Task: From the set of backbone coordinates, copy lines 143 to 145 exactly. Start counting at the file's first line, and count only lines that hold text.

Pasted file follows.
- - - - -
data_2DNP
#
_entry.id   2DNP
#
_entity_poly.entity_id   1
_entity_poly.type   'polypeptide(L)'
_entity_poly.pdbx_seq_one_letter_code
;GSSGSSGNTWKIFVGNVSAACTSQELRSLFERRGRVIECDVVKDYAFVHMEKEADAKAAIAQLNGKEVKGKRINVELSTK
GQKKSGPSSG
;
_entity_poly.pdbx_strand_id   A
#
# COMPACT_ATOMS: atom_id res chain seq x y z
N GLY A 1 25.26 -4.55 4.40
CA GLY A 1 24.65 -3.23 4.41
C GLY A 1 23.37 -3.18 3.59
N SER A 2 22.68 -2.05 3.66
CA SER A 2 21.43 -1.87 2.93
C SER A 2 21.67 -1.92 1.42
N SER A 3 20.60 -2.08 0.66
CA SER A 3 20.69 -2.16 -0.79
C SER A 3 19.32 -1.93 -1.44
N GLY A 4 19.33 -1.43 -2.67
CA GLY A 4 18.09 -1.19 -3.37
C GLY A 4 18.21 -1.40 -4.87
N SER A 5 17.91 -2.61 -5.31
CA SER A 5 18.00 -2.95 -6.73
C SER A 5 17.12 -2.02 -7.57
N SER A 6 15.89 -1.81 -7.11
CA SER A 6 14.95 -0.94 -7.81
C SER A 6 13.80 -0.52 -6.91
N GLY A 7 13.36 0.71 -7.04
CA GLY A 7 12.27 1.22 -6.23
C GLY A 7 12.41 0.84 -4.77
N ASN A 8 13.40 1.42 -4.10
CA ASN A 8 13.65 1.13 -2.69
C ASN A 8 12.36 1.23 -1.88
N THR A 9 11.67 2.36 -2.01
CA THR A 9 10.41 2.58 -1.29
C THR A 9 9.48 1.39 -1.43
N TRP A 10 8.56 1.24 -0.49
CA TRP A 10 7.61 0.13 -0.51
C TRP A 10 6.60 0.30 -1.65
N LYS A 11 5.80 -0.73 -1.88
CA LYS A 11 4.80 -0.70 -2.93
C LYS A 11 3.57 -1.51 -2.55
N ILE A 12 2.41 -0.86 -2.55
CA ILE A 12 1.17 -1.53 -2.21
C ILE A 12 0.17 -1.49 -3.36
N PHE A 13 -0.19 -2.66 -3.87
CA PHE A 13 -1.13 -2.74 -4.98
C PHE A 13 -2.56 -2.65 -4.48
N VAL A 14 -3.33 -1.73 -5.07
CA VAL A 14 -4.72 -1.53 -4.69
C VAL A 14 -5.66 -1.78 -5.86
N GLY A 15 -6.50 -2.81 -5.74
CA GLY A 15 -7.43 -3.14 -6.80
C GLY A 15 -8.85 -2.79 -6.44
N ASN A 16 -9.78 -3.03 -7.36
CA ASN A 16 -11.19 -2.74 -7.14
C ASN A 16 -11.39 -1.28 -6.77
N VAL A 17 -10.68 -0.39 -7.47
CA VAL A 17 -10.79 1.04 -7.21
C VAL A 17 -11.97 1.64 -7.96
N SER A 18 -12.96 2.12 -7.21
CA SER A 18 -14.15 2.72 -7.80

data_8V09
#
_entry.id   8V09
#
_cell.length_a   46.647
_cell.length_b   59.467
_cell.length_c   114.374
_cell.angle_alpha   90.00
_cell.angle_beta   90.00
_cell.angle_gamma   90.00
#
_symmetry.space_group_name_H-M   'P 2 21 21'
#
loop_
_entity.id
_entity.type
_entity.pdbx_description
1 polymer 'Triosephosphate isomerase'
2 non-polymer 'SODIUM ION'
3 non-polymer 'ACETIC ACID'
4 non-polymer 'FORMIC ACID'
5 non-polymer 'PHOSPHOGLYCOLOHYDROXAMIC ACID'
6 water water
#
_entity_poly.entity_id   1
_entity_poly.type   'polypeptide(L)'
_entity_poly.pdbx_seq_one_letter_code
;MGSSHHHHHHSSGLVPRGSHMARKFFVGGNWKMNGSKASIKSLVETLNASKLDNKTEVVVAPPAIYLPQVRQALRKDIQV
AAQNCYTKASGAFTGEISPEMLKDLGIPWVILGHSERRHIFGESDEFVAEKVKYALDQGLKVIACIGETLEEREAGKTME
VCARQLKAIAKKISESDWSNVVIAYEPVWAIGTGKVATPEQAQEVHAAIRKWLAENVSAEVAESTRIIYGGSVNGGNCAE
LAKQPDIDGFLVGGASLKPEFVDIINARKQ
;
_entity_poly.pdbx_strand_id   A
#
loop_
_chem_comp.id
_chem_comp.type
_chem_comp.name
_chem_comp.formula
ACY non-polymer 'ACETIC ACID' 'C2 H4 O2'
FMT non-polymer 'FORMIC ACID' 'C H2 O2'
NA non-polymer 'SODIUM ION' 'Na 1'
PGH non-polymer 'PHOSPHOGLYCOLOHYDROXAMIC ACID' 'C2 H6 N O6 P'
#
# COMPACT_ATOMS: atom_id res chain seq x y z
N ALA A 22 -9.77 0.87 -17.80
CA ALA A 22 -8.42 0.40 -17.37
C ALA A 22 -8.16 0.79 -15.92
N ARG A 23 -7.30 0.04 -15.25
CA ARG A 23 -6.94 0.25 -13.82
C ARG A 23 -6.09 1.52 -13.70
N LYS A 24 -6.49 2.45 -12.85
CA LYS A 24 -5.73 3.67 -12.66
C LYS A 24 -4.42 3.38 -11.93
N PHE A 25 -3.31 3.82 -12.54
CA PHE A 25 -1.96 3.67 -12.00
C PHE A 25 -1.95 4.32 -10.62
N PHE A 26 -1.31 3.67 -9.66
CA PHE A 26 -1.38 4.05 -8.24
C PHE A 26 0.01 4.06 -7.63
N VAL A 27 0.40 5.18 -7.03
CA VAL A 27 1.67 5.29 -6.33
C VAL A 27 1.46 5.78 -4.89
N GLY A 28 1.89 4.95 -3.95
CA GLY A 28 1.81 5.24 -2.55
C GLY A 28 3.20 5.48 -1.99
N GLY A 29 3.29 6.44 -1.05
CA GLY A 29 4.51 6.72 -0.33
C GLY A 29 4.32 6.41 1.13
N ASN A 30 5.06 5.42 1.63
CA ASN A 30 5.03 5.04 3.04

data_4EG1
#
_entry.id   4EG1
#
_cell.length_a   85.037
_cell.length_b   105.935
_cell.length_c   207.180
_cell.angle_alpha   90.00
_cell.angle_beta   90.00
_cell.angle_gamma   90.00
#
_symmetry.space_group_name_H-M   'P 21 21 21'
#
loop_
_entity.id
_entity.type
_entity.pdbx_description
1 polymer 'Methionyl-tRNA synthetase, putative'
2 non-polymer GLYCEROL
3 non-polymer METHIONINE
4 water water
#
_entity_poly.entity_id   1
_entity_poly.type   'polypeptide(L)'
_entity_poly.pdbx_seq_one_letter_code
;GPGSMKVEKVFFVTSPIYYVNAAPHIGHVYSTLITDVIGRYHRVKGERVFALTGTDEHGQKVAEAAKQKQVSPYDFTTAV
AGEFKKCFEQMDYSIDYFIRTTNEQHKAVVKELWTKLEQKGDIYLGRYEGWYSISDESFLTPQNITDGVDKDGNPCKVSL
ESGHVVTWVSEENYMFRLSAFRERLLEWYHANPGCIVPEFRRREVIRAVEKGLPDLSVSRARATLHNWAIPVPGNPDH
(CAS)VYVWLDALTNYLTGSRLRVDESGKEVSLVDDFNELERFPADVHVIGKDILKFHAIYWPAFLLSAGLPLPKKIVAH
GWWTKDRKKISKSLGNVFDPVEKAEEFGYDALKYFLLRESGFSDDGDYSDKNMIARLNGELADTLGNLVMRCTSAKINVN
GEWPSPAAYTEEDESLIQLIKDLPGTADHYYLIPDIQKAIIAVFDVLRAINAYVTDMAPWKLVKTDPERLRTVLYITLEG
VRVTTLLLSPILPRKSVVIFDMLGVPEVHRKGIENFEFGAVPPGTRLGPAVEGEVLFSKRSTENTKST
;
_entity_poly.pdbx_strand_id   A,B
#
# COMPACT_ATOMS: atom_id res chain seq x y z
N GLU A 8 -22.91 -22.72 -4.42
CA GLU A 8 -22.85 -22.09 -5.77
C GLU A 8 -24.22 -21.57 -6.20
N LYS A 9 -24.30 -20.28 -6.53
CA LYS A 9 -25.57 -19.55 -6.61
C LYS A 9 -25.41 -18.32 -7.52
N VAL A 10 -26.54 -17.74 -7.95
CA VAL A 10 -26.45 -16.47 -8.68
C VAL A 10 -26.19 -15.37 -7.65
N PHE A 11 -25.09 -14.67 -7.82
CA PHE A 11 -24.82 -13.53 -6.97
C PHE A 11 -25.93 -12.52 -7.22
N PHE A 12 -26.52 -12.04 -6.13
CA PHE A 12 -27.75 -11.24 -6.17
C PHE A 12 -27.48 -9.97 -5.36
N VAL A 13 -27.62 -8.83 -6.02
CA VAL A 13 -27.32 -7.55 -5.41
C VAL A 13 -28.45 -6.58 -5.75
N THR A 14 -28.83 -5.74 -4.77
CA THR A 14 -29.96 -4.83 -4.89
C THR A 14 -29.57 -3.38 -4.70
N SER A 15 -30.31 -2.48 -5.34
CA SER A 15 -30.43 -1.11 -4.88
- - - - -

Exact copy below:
_cell.length_b   105.935
_cell.length_c   207.180
_cell.angle_alpha   90.00